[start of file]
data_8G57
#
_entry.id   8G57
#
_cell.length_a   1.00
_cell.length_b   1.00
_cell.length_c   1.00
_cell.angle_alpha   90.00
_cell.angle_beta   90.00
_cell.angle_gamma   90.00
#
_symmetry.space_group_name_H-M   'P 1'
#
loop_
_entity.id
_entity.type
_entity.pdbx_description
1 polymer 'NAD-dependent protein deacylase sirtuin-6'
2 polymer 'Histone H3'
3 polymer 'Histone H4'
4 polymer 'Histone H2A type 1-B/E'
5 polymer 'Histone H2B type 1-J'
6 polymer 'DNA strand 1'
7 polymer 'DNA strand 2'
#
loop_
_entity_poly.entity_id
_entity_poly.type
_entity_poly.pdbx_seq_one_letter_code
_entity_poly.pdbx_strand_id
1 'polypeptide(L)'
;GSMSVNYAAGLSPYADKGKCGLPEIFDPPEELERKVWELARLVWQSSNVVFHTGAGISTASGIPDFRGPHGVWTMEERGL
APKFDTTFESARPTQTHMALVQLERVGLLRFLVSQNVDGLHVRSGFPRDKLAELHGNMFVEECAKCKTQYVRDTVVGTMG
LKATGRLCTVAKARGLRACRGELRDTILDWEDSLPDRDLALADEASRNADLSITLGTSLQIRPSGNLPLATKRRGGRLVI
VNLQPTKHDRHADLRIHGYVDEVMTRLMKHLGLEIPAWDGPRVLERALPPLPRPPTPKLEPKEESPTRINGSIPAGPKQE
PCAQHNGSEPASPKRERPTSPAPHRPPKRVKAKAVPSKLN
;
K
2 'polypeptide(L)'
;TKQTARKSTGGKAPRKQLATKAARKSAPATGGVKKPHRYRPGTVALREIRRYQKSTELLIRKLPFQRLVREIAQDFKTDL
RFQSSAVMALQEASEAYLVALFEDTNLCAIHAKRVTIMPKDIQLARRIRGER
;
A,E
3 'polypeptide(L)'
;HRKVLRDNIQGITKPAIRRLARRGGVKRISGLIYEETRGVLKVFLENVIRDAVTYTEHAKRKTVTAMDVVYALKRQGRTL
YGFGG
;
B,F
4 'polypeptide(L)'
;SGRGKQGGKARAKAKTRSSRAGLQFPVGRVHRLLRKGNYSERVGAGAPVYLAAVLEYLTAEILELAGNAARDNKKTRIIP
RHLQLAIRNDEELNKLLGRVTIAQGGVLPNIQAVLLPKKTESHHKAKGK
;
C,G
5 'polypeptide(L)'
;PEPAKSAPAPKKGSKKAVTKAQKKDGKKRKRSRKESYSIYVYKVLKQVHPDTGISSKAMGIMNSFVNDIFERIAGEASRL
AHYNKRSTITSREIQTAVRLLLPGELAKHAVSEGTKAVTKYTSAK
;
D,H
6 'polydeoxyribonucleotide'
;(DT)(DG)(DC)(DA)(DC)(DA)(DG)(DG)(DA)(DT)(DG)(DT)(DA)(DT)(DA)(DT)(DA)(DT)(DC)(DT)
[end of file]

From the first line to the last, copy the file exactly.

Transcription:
data_8G57
#
_entry.id   8G57
#
_cell.length_a   1.00
_cell.length_b   1.00
_cell.length_c   1.00
_cell.angle_alpha   90.00
_cell.angle_beta   90.00
_cell.angle_gamma   90.00
#
_symmetry.space_group_name_H-M   'P 1'
#
loop_
_entity.id
_entity.type
_entity.pdbx_description
1 polymer 'NAD-dependent protein deacylase sirtuin-6'
2 polymer 'Histone H3'
3 polymer 'Histone H4'
4 polymer 'Histone H2A type 1-B/E'
5 polymer 'Histone H2B type 1-J'
6 polymer 'DNA strand 1'
7 polymer 'DNA strand 2'
#
loop_
_entity_poly.entity_id
_entity_poly.type
_entity_poly.pdbx_seq_one_letter_code
_entity_poly.pdbx_strand_id
1 'polypeptide(L)'
;GSMSVNYAAGLSPYADKGKCGLPEIFDPPEELERKVWELARLVWQSSNVVFHTGAGISTASGIPDFRGPHGVWTMEERGL
APKFDTTFESARPTQTHMALVQLERVGLLRFLVSQNVDGLHVRSGFPRDKLAELHGNMFVEECAKCKTQYVRDTVVGTMG
LKATGRLCTVAKARGLRACRGELRDTILDWEDSLPDRDLALADEASRNADLSITLGTSLQIRPSGNLPLATKRRGGRLVI
VNLQPTKHDRHADLRIHGYVDEVMTRLMKHLGLEIPAWDGPRVLERALPPLPRPPTPKLEPKEESPTRINGSIPAGPKQE
PCAQHNGSEPASPKRERPTSPAPHRPPKRVKAKAVPSKLN
;
K
2 'polypeptide(L)'
;TKQTARKSTGGKAPRKQLATKAARKSAPATGGVKKPHRYRPGTVALREIRRYQKSTELLIRKLPFQRLVREIAQDFKTDL
RFQSSAVMALQEASEAYLVALFEDTNLCAIHAKRVTIMPKDIQLARRIRGER
;
A,E
3 'polypeptide(L)'
;HRKVLRDNIQGITKPAIRRLARRGGVKRISGLIYEETRGVLKVFLENVIRDAVTYTEHAKRKTVTAMDVVYALKRQGRTL
YGFGG
;
B,F
4 'polypeptide(L)'
;SGRGKQGGKARAKAKTRSSRAGLQFPVGRVHRLLRKGNYSERVGAGAPVYLAAVLEYLTAEILELAGNAARDNKKTRIIP
RHLQLAIRNDEELNKLLGRVTIAQGGVLPNIQAVLLPKKTESHHKAKGK
;
C,G
5 'polypeptide(L)'
;PEPAKSAPAPKKGSKKAVTKAQKKDGKKRKRSRKESYSIYVYKVLKQVHPDTGISSKAMGIMNSFVNDIFERIAGEASRL
AHYNKRSTITSREIQTAVRLLLPGELAKHAVSEGTKAVTKYTSAK
;
D,H
6 'polydeoxyribonucleotide'
;(DT)(DG)(DC)(DA)(DC)(DA)(DG)(DG)(DA)(DT)(DG)(DT)(DA)(DT)(DA)(DT)(DA)(DT)(DC)(DT)